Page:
Brief History of Department
The Department of Studies in English is one of the oldest in the University of Mysore. The Department at Maharajas College and Central College were earlier manned by Englishmen who later gave way to Indians. They were J.E. Roll and W.G. Eagleron at Mysore and A.B. McKintosh at Bangalore all of whom were highly influential teachers. B.M. Shrikantaiah, a great teacher heralded a new tradition in Kannada Literature with his work, English Geethegalu. His disciple A.N. Moorthy Rao is widely regarded as the father of the Kannada Essay. His popular play, Ashadaboothi was a successful adaptation of Moliere's Tartuffe. The year 1999 was observed as his centenary year. If Moorthy Rao is known for his fine sensibility, S.V. Ranganna was renowned for his prodigious scholarship. While two wellknown English teachers M.V. Rajagopal and K. Narasimamurthy joined the Indian Administrative Service B.S. Kesavan went on to become the National Librarian at Calcutta.
Maharaja's College offered the B.A. (Hons.) programme in the 1930's and the M.A. programme was introduced in the 1950's. The student strength those days ranged from 2 to 10. Two young Lecturers, C.D. Narasimhaiah (CDN) and M.E. Bharatraj Singh went to Cambridge for Higher Studies. On their return, CDN joined Maharaja's College and Singh moved to Central College. CDN brought new ideas from Cambridge and he found a very receptive principle in S.V. Raganna. As a result, the MA syllabus in the University of Mysore underwent a radical change in the mid-fifties. The Department under the dynamic leadership of CDN also played a pioneering role in introducing new papers in the M.A. course. These were papers on American Literature (1959), Indian Writing in English (1965) and Commonwealth Literature and European Classics (1969). It is significant to note that the University of Mysore was the first in the country to offer these courses.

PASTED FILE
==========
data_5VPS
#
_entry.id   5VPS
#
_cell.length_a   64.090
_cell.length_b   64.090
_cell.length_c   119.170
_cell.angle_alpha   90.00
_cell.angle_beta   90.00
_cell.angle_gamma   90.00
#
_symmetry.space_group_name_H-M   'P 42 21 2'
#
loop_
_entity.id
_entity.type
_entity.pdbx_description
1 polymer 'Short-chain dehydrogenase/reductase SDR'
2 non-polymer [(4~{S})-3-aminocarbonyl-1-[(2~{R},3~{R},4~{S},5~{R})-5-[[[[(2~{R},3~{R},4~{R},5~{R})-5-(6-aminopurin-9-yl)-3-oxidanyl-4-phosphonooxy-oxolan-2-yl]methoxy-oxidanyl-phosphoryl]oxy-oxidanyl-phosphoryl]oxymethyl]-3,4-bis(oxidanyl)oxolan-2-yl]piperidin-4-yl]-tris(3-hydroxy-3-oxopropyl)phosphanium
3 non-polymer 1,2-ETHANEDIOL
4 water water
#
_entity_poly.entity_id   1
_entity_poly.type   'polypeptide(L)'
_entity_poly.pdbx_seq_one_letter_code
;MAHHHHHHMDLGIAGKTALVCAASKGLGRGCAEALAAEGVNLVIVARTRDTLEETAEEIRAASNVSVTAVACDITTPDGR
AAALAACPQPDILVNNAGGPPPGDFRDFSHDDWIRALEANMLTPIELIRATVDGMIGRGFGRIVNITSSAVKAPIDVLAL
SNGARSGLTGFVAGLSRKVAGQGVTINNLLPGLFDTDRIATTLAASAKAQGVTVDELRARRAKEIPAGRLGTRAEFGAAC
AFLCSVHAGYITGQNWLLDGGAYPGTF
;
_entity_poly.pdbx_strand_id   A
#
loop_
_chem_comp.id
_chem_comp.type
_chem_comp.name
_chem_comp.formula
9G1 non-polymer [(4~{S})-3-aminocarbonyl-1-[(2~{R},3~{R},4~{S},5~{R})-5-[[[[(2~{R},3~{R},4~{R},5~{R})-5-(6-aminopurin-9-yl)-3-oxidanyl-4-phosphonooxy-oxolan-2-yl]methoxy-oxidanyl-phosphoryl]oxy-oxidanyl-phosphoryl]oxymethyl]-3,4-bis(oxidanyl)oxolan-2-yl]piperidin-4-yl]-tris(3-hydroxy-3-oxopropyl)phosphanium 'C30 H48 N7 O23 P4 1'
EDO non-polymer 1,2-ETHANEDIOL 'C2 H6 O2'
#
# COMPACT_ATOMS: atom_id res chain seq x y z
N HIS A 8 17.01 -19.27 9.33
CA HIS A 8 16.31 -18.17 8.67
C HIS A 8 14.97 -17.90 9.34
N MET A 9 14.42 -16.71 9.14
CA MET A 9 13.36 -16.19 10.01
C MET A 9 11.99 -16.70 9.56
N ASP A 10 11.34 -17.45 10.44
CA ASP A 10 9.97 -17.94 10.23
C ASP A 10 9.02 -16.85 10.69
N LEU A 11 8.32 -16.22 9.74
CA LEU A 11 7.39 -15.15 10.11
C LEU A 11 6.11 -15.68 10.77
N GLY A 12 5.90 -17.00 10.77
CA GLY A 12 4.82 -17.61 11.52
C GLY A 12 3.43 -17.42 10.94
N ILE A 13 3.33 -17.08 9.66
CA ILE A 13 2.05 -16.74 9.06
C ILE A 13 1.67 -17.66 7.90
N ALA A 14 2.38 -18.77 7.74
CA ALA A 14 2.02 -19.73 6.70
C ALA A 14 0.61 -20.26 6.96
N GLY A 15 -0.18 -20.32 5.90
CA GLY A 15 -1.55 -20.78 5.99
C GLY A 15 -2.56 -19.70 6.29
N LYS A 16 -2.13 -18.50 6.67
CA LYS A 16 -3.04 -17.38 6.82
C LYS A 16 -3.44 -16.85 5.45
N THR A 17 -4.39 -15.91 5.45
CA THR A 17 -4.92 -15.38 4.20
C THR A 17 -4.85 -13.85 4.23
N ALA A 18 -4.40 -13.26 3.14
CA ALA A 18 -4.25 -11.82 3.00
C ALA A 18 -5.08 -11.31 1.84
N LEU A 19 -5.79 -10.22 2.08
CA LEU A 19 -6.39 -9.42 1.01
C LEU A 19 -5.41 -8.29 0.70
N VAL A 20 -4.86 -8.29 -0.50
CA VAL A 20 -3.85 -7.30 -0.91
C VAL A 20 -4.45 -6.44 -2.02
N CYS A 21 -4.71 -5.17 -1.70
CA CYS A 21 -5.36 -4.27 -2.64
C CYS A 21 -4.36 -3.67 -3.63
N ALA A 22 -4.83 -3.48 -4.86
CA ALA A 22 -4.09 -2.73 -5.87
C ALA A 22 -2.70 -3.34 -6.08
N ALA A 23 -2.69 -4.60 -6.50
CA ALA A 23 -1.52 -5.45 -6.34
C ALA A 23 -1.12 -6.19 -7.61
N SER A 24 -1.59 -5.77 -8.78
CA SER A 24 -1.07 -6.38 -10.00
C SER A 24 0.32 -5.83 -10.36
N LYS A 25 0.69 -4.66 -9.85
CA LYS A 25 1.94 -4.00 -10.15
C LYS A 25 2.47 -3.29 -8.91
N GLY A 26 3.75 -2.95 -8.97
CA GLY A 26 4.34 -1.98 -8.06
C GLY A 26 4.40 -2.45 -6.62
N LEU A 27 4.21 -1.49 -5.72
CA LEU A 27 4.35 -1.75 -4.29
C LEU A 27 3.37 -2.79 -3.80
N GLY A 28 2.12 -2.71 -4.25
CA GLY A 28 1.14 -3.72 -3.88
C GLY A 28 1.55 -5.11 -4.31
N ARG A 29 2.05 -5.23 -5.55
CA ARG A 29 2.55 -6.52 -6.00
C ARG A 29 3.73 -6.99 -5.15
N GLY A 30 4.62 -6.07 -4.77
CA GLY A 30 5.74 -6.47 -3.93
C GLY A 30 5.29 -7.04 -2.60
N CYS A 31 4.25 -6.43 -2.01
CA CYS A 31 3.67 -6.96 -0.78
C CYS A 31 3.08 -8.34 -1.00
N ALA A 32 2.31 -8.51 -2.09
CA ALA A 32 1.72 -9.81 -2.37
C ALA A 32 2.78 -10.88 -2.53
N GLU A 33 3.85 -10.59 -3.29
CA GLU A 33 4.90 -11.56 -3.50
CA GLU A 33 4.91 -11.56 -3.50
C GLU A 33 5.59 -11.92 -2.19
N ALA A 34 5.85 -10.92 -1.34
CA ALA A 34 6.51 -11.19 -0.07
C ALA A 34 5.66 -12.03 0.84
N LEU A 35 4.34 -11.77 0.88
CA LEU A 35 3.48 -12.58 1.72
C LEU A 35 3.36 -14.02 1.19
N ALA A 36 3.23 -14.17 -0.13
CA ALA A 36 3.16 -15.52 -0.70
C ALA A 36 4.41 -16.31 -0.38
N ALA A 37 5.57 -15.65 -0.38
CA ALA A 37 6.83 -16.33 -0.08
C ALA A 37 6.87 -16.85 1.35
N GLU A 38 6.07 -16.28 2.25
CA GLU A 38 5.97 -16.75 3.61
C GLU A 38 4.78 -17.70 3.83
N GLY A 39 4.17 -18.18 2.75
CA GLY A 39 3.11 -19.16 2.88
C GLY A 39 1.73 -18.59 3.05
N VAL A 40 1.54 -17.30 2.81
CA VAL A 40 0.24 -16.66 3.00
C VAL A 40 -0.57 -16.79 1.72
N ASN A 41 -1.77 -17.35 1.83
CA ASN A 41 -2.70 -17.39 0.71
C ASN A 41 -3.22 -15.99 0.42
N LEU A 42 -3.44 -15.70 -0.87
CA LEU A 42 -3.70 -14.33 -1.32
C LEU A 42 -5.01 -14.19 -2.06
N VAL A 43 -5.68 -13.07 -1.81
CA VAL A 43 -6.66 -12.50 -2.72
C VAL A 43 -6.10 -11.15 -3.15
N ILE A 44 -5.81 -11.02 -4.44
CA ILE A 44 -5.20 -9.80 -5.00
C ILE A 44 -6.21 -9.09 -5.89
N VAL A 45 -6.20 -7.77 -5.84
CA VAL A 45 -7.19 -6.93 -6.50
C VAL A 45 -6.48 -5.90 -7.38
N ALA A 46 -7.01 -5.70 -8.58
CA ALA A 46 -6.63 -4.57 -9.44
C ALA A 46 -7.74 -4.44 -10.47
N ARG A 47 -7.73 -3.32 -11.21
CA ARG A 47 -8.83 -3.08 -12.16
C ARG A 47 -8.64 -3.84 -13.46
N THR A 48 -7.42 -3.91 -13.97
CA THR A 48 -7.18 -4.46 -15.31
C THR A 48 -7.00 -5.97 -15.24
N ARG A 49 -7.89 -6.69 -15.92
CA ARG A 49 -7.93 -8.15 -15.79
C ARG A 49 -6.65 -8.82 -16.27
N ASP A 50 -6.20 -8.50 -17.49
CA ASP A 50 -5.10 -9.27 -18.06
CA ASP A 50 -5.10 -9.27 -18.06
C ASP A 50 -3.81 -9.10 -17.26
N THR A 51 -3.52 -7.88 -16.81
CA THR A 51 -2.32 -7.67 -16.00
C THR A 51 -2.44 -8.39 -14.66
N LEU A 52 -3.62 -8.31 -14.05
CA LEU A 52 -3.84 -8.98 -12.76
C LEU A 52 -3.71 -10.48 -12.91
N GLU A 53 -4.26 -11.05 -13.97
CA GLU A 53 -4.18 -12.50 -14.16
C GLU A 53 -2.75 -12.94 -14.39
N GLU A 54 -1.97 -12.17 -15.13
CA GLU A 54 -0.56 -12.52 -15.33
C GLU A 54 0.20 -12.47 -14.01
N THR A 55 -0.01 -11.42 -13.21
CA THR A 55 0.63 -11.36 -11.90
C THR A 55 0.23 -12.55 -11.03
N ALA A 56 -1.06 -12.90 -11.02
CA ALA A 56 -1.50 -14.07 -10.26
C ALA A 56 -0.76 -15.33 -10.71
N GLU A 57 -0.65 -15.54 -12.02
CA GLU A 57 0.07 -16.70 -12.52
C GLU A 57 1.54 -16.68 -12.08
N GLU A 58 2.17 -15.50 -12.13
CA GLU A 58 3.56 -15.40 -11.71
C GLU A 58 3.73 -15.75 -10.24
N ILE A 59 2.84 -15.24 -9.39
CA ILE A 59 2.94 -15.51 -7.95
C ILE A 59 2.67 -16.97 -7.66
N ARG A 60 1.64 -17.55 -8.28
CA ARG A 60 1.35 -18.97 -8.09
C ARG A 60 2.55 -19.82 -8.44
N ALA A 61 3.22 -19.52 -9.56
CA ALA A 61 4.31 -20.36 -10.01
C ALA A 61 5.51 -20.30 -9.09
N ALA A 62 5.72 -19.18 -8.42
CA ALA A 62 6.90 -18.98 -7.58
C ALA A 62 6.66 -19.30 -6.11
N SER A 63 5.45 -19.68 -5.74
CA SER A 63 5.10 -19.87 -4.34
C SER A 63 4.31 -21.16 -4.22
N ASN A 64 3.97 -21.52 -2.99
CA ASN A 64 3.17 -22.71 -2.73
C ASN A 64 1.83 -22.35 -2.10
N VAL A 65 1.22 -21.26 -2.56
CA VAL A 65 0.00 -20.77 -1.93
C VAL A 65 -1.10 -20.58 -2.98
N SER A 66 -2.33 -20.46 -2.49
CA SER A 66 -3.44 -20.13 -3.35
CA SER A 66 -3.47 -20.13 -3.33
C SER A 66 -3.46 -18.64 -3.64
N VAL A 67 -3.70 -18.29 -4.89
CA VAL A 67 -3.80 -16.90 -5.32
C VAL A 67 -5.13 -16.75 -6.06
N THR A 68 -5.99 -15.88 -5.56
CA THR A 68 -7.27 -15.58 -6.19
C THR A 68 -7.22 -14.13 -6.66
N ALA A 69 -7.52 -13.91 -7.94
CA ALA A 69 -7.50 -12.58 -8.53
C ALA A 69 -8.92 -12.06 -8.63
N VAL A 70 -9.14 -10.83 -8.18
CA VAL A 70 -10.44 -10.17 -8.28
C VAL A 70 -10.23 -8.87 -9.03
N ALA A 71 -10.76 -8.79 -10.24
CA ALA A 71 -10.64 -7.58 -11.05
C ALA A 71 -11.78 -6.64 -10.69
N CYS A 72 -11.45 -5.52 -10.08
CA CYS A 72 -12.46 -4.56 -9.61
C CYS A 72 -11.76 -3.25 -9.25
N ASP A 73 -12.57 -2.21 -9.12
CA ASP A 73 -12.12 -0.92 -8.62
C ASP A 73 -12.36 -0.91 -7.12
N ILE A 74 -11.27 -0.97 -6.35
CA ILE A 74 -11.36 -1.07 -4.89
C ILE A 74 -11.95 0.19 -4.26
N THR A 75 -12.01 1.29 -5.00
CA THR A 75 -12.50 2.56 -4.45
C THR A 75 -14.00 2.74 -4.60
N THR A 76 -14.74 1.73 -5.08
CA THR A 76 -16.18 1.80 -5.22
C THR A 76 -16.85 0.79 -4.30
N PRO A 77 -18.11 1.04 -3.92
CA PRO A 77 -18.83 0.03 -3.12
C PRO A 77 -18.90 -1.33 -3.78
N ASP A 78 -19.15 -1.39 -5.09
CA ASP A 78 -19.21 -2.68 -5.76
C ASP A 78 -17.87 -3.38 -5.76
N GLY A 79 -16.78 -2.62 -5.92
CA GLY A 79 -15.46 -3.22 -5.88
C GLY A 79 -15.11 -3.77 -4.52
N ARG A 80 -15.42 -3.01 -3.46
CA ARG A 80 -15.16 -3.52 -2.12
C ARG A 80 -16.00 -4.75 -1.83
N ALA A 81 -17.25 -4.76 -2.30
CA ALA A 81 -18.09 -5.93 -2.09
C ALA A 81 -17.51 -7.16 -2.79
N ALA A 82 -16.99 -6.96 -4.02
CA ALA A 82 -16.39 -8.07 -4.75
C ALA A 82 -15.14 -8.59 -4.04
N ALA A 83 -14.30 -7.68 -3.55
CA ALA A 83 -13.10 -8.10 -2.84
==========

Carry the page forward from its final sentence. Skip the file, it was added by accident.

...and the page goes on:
Many eminent teachers served the Department with great distinction during these four decades. Among them, special mention must be made of the scholar-Teachers, M. Rama Rao, S. Ananthanarayana and N. Balasubramanya. CDN organised several seminars and their proceedings were published in book form and these volumes are widely used as Reference works. H.H. Annaiah Gowda, a Shakespearean Scholar established Centre for Commonwealth Literature and Research, the first of its kind in the country, in 1975. The Centre published several books and played host to eminent writers and critics from the Commonwealth such as Chinua Achebe, Wilson Haries, Samuel Selvon, Edward Brothwaite and many others.
B.M. Shrikantaiah established the great tradition of English teachers writing in Kannada both creatively and criticaLLy. While U.R. Ananthamurthy is a major Kannada writer, the other teachers who have carried forward this legacy are P. Ramamoorthy, B. Damodar Rao, D.A. Shankar, R. Ramachandra and K.M. Chandar. Many of the teachers have been actively involved in the work of translation both from English in Kannada and from Kannada into English. They are P. Ramamoorthy, D.A. Shankar, C.P. Ravichandra and K.M. Chandar.